I still remember how excited I was when I started my internship some years ago. I was a kid in my last year of University interning at the Accounting department of a big corporation in the middle of the hit of the 2008 Global Financial Crisis. Those were very tough times. During this period I gained experiences and skills, and also had the opportunity to learn from my leader and my colleagues, something that I am really thankful for and that I still carry with me to this day. 

At that time, one of my missions was to carry out supplier invoices bookkeeping... In my opinion, the most tedious task of them all. Every Monday morning I would arrive at the office and sit on my desk to check tasks for the rest of the day. Payment run process by the end of the week... I knew exactly what my tasks were going to be for the rest of that week, and also I knew that the days will seem like weeks. Check, validate, post, file, and REPEAT! In an infinitive loop the rest of the day... What a promising week...

The silver lining was that at least I wasn't working full-time, but my colleagues did. At that time I said to myself, "it's ok, I'm the intern, I'm here for this". However, there were other people just like me, doing the same thing and wondered, "How many people were carrying out the same task across all the offices? How much were corporations spending on this?"

But I wasn't the only one who thought about that. Not long after, companies changed their approach and started to externalise these services to other countries with less expensive labour costs. However, this didn't really change the main challenges of the area, but rather transfer them to a different location. Companies had to spend a lot of time transferring knowledge and also face time-zone differences. What would happen if you needed something from their side at that very moment? What time is it now? What time is it there? OK, let's wait until tomorrow...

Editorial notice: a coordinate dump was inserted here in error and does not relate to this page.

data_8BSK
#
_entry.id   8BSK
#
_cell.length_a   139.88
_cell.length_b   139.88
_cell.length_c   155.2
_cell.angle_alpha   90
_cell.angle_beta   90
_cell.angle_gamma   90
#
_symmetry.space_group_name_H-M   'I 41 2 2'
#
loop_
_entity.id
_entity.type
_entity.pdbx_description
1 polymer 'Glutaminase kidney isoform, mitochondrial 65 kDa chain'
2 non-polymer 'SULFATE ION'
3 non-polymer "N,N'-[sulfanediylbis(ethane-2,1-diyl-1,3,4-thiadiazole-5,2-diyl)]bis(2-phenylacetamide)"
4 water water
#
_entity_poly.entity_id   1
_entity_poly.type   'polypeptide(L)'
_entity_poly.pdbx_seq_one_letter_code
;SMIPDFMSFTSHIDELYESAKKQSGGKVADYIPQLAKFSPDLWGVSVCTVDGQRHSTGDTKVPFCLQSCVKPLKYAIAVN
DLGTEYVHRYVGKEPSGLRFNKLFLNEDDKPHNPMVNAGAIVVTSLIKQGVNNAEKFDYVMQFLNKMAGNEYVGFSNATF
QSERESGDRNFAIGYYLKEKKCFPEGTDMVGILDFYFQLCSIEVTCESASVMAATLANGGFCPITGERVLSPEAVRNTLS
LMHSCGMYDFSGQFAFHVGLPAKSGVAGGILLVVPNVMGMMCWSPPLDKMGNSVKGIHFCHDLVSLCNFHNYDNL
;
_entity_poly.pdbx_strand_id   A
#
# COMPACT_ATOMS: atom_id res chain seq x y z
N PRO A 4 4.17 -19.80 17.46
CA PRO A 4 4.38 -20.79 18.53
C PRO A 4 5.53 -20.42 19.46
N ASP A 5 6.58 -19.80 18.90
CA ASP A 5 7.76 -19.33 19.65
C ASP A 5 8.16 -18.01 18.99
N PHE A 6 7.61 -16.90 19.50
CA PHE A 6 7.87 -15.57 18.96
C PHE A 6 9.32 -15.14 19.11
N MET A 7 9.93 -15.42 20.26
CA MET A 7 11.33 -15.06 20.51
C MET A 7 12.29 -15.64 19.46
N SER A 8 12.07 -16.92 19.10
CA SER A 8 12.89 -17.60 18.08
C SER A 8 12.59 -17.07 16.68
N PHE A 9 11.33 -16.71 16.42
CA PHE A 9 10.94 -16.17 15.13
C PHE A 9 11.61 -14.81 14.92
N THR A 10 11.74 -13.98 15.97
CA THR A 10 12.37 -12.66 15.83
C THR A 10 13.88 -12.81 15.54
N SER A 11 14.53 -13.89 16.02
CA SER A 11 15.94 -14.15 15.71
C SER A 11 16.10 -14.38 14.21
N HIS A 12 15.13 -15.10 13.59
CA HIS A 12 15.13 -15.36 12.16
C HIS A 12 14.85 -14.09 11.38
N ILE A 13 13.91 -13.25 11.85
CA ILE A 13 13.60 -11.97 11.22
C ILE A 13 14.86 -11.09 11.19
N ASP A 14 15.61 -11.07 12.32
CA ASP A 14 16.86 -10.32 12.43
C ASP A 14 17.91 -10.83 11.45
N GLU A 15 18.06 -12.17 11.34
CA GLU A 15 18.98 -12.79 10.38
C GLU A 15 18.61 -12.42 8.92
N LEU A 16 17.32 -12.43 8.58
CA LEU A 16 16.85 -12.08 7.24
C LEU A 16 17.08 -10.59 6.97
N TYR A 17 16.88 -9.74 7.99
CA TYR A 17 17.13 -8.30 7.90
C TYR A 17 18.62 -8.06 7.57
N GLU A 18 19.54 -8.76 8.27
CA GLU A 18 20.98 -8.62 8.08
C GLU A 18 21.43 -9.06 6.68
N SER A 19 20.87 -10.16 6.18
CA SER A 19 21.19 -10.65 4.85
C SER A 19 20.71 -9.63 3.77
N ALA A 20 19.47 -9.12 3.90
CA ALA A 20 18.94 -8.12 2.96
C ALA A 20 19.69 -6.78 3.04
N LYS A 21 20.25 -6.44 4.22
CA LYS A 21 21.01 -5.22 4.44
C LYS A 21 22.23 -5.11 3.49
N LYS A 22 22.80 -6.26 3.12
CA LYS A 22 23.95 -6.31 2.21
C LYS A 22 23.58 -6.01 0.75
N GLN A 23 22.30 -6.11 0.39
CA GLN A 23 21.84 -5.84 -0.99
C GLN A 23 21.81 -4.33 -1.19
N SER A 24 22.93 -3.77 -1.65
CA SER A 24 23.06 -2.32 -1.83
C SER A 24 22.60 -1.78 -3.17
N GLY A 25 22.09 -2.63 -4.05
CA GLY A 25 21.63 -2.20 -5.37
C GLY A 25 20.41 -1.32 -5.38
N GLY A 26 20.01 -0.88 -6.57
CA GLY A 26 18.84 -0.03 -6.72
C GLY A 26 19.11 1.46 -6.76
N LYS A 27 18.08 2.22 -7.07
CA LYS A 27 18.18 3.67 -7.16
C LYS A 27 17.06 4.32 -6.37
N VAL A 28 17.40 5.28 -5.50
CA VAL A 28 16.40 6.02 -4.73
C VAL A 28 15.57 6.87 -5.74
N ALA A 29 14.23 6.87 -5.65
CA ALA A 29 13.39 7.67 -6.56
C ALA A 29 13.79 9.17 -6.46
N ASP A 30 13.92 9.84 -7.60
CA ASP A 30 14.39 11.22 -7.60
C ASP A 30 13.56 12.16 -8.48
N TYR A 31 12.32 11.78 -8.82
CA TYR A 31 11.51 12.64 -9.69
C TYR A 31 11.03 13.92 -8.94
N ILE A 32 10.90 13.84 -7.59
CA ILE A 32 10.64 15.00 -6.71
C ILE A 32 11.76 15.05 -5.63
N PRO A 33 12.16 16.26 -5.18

And that wasn't the only challenge. What about billing fraud? What about poor data entry because of the tedious and repetitive tasks? What about the duplicate payments due to this poor data entry? What about payment delays? We are all humans and make mistakes, no matter where we are. So, OK, keep calm and let's call the supplier to say sorry and promise this won't happen again. 

However, a few years ago Robot Process Automation or "RPA" arrived and provided a new vision for these activities. Thanks to RPA, companies would now have the ability to record tasks previously performed by humans, therefore solving many of the issues previously described and removing human error. This was very cool at that time, but in my humble opinion, it's an old fashion approach nowadays.

The traditional approach of RPA is to build an opportunity assessment for different activities, prioritise them, and replicate the processes made by humans, following the same procedures and steps the same way as other person does it in the team.

But, does it make sense? Not for me. First, run a comprehensive analysis of the area, instead of automating easy random processes. Think digital and think how this new asset can help you improve in the organisation. Why do we treat robots as if they were people? Why are we configuring them to follow the steps of one person? We are already breaking the challenge of billing fraud within employees with them. Instead, let's re-engineer the AP area, save in license costs, rethink the full process and flow, and automate the steps which make sense. It's what we do.

If you are transforming your area, make it properly, make it right, make it digital. Use an invoice accelerator. Don't spend effort automating processes that can be removed, and take advantage of the new possibilities of what digititisation can offer. Use robots to make the area more efficient, not just to transform one employee into a robot. Don't settle for the same routine only this time using a robot. Instead, re-engineer the whole process and give it to a robot.

With our approach, we offer you an end to end scope, including process reengineering, analysis and just automating and developing what you need. This is the way where you can start seeing benefits from the start, in just 2- 3 weeks. Don't wait until the end of a long project to see if automation is worthy. Increase efficiency, the quality of your financial data, following the internal and external audit standards, and keeping control of your operations on site.

Let’s do not forget the lessons learnt from these odd times, where the difference between a company that survives and others that unfortunately don't make it is the level of digitisation. Clearly, Automation is one of the key technologies that companies are using to be more efficient, especially when used with the approach mentioned above. 

Tools are there, just use them wisely.

Get in touch with us!

Jorge Garcia

Intelligent Automation Consultant